Madame Louise

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Madame Louise
"Madame Louise" (1951).jpg
Directed by Maclean Rogers
Produced by Ernest G. Roy
Screenplay by Michael Pertwee
Based on the play Madame Louise (1945) by Vernon Sylvaine
Starring Richard Hearne
Petula Clark
Garry Marsh
Music by Wilfred Burns
Cinematography Wilkie Cooper
Edited by Charles Hasse
Distributed by Butcher's Film Service (UK)
Release date
1 October 1951 (UK)
Running time
88 minutes [1]
Country United Kingdom
Language English

Madame Louise (also titled "The Madame Gambles"), is a 1951 British comedy film directed by Maclean Rogers and produced by Ernest G. Roy and starring Richard Hearne, Petula Clark, Garry Marsh and Richard Gale.[2] It is loosely based on the 1945 play Madame Louise by Vernon Sylvaine, which had featured Alfred Drayton and Robertson Hare, but was extensively reworked to suit the different stars of the film production.

Plot summary[edit]

In order to settle her debts, the owner of a dress shop transfers control to a bookmaker played by Garry Marsh. The bookmaker is wanted by a gang of criminals and much mayhem follows causing the usual stunts by Mr Pastry with much slap stick on the way. He has patented a dress, modelled beautifully by Miss Penny (Petula Clark) the resourceful assistant which transforms from a day dress to an evening dress and other modes by the removal of the sleeves, and part of the skirt . A good deal of slapstick in involved with Hearne's acrobatic agility being much in evidence. All is well at the end of the film as the dress shop owner recovers her business (due to Mr Pastry's incompetence) and Pastry is rewarded by being made her business partner.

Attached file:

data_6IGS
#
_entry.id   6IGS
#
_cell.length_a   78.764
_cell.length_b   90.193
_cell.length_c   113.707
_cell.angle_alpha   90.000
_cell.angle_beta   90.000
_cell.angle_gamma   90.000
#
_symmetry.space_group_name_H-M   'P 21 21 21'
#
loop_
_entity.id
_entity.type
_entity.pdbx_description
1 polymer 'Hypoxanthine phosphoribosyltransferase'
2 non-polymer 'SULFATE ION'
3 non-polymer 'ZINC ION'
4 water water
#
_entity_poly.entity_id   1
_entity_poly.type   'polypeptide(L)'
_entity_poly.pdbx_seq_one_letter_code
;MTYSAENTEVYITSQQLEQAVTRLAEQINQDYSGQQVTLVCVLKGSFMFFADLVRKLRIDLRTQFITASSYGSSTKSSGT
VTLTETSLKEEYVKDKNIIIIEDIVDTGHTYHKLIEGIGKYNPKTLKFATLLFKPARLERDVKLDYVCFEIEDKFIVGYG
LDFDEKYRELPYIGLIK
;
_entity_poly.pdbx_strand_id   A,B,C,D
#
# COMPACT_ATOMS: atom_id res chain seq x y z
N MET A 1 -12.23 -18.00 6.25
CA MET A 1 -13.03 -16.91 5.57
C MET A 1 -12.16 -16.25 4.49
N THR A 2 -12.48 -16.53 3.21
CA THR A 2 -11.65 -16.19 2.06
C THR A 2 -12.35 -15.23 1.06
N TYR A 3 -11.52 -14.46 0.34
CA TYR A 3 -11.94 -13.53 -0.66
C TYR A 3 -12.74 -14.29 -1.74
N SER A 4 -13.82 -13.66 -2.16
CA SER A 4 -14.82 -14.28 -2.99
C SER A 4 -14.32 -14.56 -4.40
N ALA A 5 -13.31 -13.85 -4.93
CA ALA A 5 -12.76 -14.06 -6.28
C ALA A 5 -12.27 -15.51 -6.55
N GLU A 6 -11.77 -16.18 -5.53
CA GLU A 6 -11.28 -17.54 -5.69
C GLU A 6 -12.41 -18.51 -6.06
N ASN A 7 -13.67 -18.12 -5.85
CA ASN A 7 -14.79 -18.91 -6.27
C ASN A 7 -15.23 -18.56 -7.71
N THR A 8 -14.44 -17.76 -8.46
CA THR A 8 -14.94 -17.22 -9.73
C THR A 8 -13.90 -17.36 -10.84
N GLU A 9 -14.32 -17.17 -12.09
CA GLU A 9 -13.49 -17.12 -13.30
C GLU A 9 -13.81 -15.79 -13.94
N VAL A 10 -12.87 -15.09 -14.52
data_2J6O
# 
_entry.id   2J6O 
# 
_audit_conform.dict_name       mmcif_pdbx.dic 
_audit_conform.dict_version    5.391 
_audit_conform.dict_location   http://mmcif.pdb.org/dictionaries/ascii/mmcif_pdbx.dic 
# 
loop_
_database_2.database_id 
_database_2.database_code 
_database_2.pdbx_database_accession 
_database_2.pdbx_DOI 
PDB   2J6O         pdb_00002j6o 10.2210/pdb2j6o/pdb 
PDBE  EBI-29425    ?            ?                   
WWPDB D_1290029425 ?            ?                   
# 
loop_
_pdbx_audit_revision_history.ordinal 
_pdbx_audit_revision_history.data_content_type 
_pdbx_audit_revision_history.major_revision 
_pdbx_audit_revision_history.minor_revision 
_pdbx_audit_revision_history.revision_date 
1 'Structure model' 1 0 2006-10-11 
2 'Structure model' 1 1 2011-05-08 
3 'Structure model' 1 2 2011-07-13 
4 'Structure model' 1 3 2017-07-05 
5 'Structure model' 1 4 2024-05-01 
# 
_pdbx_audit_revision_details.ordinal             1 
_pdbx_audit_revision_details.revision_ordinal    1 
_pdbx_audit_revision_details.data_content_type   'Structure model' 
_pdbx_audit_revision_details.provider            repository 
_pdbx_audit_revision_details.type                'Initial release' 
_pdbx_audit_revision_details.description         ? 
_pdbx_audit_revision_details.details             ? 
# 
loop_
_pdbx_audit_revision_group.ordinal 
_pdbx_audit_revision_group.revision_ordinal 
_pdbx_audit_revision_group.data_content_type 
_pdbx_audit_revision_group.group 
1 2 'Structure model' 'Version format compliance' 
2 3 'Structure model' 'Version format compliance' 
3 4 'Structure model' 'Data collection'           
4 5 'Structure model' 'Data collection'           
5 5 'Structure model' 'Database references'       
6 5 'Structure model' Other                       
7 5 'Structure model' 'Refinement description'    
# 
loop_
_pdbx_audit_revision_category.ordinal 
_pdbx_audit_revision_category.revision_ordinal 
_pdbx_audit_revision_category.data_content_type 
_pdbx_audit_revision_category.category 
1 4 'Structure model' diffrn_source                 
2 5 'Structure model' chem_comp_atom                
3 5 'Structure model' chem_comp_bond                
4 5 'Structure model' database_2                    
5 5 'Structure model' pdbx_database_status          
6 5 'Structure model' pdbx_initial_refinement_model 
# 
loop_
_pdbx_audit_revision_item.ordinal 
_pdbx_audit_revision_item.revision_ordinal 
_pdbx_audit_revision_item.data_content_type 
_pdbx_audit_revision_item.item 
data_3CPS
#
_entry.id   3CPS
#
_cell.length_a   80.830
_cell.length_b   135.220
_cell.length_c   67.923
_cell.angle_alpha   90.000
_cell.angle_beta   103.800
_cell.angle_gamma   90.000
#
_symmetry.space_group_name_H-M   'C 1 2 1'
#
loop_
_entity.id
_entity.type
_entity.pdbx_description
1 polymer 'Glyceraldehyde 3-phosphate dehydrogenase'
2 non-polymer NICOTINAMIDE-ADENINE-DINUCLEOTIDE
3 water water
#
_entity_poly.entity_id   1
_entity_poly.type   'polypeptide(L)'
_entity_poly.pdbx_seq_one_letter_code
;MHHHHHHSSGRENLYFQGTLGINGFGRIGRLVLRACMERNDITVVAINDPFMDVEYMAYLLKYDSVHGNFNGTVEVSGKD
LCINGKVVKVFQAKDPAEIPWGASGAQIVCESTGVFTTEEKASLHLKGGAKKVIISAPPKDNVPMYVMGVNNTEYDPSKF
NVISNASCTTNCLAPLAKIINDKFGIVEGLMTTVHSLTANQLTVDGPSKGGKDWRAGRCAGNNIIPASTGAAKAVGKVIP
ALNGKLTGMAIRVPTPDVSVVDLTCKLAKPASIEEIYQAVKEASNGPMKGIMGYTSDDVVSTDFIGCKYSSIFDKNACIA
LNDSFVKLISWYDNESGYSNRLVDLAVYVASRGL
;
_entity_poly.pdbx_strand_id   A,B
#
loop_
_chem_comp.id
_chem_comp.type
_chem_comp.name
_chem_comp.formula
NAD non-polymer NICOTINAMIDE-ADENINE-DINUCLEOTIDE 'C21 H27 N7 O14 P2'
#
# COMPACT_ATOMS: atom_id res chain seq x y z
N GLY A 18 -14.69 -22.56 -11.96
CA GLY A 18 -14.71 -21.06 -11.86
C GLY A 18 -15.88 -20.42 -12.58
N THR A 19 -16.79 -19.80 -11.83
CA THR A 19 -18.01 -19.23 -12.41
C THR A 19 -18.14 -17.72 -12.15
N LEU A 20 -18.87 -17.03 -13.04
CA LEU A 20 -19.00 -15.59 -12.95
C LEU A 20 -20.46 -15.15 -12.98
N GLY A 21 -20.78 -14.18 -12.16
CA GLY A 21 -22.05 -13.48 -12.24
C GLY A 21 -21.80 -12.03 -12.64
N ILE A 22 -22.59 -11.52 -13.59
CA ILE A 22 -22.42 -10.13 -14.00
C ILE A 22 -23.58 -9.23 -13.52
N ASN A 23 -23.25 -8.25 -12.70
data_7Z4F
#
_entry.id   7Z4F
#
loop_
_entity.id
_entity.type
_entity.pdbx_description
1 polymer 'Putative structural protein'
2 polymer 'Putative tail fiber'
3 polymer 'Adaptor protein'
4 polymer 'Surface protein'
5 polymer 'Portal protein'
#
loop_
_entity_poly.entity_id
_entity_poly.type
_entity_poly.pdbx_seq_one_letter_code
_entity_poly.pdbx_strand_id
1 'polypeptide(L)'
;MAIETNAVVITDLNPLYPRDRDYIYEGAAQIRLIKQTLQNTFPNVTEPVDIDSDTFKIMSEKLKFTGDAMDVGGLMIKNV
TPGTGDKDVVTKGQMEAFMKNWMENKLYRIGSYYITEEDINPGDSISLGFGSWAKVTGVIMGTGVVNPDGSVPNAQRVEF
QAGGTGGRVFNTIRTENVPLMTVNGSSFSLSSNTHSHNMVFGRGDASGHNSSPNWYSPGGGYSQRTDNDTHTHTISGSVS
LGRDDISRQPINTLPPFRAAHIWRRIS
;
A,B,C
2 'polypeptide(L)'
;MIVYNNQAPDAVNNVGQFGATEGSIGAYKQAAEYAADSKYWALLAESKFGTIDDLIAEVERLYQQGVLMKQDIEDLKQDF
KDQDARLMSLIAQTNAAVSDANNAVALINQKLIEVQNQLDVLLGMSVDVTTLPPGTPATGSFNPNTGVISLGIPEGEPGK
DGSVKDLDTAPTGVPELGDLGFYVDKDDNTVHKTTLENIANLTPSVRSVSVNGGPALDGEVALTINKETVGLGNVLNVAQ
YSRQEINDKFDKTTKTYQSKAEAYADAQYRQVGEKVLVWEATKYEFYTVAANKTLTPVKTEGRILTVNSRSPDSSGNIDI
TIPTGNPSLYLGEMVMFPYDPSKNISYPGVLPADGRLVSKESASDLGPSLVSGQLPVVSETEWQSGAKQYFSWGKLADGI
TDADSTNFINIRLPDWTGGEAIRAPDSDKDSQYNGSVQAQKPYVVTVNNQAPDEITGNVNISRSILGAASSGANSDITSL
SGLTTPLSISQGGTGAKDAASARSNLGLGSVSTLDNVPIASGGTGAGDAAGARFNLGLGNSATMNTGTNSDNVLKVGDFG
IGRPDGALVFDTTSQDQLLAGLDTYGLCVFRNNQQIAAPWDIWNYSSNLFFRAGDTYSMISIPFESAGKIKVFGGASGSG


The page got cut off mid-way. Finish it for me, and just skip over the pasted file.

Critical reception[edit]

The Monthly Film Bulletin wrote, "This is not a particularly good comedy even of its type; it may amuse firm Mr. Pastry fans but Petula Clark is completely wasted in a coy love affair"; while Today's Cinema wrote, "The production word, if unpretentious, is competent; and the experienced hand of Maclean Rogers has kept the action moving fast and furously. A pleasant little film successfully aimed at the vast market for unsophisticated British comedy...Richard Hearne virtually carries the whole film, which owes all its best moments to his unflagging agility." [3]


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